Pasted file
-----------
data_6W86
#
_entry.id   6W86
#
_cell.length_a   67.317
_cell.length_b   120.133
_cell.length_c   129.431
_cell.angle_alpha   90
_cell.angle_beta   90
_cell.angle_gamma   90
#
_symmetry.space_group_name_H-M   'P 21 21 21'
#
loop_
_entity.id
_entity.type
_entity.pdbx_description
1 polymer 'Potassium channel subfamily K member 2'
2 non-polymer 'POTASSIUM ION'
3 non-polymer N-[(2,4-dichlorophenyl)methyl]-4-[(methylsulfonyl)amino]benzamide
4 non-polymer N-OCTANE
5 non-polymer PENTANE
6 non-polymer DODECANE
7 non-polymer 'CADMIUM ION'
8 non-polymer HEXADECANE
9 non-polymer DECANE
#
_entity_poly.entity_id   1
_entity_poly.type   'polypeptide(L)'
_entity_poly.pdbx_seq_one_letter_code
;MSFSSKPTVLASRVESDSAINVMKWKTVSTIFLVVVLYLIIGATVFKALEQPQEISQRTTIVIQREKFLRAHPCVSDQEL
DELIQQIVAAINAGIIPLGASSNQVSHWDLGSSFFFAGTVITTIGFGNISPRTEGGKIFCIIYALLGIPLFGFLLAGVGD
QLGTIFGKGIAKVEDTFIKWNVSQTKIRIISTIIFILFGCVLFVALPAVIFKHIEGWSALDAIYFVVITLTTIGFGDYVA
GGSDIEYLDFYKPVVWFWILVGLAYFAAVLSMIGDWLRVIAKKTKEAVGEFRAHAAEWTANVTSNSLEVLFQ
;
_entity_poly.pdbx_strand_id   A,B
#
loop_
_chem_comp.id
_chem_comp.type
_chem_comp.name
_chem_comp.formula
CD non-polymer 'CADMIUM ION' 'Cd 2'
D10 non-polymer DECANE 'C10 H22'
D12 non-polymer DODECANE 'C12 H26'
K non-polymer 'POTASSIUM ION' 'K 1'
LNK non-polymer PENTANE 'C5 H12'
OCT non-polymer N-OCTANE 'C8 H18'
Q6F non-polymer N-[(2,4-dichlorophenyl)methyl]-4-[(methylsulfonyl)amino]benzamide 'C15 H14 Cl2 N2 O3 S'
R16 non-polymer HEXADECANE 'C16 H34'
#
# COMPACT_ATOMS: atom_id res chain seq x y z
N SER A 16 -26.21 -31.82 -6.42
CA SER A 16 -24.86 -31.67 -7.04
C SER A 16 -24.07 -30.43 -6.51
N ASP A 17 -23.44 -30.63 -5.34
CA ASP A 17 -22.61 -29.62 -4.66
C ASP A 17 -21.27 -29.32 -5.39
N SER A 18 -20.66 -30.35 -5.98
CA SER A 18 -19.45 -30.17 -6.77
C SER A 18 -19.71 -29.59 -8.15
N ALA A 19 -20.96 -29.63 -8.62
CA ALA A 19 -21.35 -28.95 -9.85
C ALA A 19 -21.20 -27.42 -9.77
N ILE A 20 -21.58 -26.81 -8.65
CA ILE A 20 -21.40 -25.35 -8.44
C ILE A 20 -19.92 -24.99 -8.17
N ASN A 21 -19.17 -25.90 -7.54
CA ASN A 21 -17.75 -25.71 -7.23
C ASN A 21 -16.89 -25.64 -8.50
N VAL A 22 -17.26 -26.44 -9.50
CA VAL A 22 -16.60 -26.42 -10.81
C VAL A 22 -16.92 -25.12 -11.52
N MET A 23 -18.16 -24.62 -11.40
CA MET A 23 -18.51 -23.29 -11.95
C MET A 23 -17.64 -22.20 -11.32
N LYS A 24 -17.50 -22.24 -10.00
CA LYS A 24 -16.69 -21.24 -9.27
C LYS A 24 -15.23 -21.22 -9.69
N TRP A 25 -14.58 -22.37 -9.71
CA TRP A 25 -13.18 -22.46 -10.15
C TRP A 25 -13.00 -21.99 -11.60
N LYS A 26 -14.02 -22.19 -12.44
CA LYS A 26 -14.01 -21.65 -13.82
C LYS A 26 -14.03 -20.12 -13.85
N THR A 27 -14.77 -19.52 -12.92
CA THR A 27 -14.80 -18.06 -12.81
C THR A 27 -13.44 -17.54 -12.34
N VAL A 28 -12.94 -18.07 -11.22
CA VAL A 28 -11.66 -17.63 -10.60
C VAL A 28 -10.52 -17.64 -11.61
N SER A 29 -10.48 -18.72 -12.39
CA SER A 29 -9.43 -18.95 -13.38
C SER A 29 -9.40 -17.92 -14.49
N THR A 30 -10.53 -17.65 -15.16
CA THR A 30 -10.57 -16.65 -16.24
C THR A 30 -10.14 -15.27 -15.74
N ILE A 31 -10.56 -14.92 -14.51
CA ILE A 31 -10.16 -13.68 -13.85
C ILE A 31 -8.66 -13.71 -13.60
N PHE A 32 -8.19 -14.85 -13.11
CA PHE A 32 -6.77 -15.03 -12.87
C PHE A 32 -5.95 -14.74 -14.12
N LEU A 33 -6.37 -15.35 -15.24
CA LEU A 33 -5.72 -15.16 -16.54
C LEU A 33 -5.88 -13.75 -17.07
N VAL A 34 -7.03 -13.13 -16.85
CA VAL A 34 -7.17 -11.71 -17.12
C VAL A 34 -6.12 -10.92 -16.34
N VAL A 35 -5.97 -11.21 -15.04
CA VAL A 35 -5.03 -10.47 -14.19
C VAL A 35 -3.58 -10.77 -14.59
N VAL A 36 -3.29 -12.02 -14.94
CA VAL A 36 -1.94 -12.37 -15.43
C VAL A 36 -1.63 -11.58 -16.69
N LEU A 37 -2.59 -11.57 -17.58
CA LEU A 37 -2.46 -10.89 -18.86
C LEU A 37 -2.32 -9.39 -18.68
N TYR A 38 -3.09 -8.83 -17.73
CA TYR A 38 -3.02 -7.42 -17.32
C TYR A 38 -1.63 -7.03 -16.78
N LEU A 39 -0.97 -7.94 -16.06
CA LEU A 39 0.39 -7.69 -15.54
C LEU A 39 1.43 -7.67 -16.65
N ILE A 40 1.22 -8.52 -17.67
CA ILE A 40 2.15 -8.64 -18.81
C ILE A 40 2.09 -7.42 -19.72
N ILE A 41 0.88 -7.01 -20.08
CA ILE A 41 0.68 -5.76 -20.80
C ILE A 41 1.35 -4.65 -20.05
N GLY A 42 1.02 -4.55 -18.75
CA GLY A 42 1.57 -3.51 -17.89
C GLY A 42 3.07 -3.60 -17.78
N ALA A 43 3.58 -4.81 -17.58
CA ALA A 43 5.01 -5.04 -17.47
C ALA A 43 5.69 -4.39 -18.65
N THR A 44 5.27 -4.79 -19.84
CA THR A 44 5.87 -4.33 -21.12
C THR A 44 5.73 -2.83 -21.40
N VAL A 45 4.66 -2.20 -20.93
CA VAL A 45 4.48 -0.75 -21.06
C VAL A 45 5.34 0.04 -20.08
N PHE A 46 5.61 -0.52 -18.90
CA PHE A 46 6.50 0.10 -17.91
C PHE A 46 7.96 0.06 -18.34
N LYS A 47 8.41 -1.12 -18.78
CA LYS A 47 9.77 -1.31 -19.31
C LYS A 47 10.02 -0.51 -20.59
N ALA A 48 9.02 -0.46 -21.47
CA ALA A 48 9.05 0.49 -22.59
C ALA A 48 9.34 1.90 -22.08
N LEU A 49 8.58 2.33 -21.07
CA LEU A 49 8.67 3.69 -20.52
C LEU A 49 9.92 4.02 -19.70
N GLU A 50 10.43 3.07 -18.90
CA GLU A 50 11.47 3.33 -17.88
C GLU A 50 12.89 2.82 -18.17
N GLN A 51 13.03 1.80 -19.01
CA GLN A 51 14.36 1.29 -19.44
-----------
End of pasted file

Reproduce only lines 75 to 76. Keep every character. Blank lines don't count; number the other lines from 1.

CA MET A 23 -18.51 -23.29 -11.95
C MET A 23 -17.64 -22.20 -11.32